Intelligent Miner* for Data Version 2.1, IBM’s data mining software, is now available on Windows NT and OS/400*. Also running on IBM OS/390 and AIX* and Sun Solaris, Intelligent Miner features a new Java user interface and mining algorithm. This mining solution helps companies gain valuable, previously unknown, insight into customer buying patterns and trends by analyzing information from warehouses across the company and the Internet.
The IBM DB2 OLAP Server, Version 1.0, featuring performance and load enhancements, has added Sun Solaris and Hewlett-Packard HP-UX platform support to AIX, OS/2* and Windows NT. The DB2 OLAP Server supports a wide range of multidimensional planning, analysis and reporting applications.
New Technology
Siebel Systems and IBM today announced a development partnership that will bring Siebel’s Enterprise Relationship Management solutions to DB2 Universal Database. For the first time, DB2 Universal Database customers will be able to rapidly deploy Siebel’s integrated family of sales, marketing and customer service products to increase sales productivity and enhance customer satisfaction.
IBM has acquired the IW*Manager technology from Tanning Technology Corporation. IBM plans to integrate this technology into the DB2 family of products to enhance query management.
The KnowledgeX Workgroup Edition, available in October, will provide a visualization tool to help customers more easily navigate all forms of digital content. DB2 Universal Database is a core element of KnowledgeX, providing a robust server for storing and managing the mapping information.
“IBM’s biggest advantage is its proven track record of service and support as well as a powerful set of data management software that’s constantly evolving to meet changing business requirements,” said industry analyst David McGoveran, president, Alternative Technologies. “With DB2 Universal Database’s enhanced Java support and new platforms, customers can further extend their investments and develop a wide range of e-business applications to support additional hardware platforms.”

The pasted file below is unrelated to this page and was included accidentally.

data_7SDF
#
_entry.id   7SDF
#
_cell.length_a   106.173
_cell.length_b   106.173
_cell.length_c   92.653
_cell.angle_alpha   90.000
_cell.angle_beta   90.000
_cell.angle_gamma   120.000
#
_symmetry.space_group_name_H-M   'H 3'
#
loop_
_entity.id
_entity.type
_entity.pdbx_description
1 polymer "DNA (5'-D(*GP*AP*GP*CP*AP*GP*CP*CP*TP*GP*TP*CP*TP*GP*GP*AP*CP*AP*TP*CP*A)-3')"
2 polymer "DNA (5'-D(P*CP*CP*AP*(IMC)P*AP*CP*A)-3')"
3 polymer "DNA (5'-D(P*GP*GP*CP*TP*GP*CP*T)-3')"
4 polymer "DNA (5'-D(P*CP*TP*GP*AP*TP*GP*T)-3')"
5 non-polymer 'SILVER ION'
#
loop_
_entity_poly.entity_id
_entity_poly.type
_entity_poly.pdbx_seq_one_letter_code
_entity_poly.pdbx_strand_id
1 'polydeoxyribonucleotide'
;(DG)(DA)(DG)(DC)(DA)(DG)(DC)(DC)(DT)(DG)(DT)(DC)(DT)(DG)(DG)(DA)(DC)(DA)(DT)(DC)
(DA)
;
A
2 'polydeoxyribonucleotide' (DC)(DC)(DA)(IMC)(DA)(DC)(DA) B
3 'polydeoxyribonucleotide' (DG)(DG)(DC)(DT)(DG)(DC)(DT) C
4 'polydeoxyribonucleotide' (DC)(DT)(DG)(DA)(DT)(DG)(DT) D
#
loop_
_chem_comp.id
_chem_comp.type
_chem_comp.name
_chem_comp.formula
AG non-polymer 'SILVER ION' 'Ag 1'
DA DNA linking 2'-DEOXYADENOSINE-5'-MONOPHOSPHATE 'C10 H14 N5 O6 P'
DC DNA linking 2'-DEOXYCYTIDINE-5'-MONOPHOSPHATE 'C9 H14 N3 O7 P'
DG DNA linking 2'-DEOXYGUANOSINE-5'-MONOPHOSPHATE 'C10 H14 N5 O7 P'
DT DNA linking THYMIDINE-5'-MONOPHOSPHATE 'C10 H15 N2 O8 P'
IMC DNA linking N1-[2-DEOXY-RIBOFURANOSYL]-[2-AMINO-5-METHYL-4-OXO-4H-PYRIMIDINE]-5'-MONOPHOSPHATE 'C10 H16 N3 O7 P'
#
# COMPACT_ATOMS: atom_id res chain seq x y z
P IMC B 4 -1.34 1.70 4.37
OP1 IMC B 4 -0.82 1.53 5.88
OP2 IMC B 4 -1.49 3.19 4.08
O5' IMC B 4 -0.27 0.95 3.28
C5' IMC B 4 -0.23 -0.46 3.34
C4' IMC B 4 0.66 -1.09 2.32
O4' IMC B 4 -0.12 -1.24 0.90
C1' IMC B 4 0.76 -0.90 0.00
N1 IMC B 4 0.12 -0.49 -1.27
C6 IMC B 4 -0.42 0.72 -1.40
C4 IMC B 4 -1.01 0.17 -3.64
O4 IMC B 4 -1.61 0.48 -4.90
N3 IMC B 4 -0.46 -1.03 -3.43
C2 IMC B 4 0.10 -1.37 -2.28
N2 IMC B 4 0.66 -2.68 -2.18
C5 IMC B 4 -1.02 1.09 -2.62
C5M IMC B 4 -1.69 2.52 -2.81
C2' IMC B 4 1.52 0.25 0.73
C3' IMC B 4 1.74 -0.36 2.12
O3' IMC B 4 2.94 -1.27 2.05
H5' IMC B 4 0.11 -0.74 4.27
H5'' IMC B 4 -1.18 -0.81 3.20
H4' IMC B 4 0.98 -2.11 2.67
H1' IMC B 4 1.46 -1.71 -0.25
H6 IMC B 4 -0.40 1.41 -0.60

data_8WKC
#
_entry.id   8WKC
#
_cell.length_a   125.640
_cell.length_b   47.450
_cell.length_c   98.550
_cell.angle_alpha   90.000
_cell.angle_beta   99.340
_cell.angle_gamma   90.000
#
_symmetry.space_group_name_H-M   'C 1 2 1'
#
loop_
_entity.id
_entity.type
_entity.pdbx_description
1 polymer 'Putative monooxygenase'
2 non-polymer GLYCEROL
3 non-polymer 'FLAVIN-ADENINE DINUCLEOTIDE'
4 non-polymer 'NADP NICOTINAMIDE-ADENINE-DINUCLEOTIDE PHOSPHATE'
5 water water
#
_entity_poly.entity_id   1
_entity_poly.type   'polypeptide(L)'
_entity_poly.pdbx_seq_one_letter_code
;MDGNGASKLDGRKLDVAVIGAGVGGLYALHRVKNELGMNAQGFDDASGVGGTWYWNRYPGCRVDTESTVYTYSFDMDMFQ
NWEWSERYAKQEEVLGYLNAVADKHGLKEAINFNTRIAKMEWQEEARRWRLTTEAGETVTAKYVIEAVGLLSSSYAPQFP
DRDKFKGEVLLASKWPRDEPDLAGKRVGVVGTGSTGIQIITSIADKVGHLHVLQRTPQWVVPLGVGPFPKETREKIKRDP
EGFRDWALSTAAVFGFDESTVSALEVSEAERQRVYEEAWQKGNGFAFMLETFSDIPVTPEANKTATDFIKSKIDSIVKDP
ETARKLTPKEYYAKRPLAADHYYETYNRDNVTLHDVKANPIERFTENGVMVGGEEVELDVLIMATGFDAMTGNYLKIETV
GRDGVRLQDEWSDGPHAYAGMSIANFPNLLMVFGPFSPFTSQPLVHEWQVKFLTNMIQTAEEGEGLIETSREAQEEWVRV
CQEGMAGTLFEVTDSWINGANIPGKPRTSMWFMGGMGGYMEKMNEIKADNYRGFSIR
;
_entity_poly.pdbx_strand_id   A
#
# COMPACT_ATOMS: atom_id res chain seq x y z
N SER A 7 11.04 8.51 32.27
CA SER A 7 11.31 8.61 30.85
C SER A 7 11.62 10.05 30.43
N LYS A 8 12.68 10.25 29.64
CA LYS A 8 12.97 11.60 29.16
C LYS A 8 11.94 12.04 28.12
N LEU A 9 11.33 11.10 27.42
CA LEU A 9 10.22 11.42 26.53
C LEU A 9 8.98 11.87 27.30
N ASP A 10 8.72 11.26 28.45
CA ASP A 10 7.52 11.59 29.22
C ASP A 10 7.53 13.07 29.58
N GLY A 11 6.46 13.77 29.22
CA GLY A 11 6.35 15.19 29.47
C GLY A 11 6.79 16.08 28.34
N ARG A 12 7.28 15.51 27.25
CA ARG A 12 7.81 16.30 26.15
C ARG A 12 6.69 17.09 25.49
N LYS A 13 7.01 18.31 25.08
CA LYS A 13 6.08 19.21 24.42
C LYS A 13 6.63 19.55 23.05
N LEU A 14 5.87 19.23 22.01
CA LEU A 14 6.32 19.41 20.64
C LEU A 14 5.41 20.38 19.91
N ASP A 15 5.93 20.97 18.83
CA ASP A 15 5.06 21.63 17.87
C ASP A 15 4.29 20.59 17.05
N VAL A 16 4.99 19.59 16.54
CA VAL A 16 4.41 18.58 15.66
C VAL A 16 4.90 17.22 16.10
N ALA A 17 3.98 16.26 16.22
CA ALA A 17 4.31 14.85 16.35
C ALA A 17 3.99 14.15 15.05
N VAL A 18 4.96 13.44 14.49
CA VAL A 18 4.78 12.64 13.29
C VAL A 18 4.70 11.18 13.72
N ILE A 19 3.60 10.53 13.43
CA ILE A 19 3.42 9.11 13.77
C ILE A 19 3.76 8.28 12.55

“The database is central to e-business, since it houses information about business transactions, customer interactions, products and many other corporate assets,” said Janet Perna, general manager, data management, IBM Software Solutions. “Supporting business on the Internet requires a database that is highly reliable and accessible to users. While some companies are just talking about extending their database products with Internet capability, there are thousands of IBM customers today who are using DB2 as the basis for e-business.”
Education and Training
IBM continues to invest heavily in training programs and education and offers the broadest and deepest data management education portfolio in the industry. Along with authorized training partners, IBM provides education in more than 2,500 classrooms in 1,000 locations in the U.S. and Europe.
To meet growing demand, IBM has invested an additional $30 million, taking the total to $70 million, in its DB2 Scholars program. To date, more than 700 colleges and universities worldwide are participating in this program. In addition, demand for DB2 Universal Database education is up 29% year-to-year and to date more than 22,000 students have been trained in IBM’s data management solutions.
Pricing and Availability
DB2 Universal Database Version 5.2 pricing starts at $999 per server and $199 per user. A single-user desktop is available at $369. The solution is generally available in 14 languages and 22 user platforms, including IBM AIX and OS/2, Hewlett-Packard HP-UX, Microsoft Windows NT and Windows 98, Sun Solaris, SCO UnixWare7 and SGI Clients. Linux support will be available later this year.

Source: IBM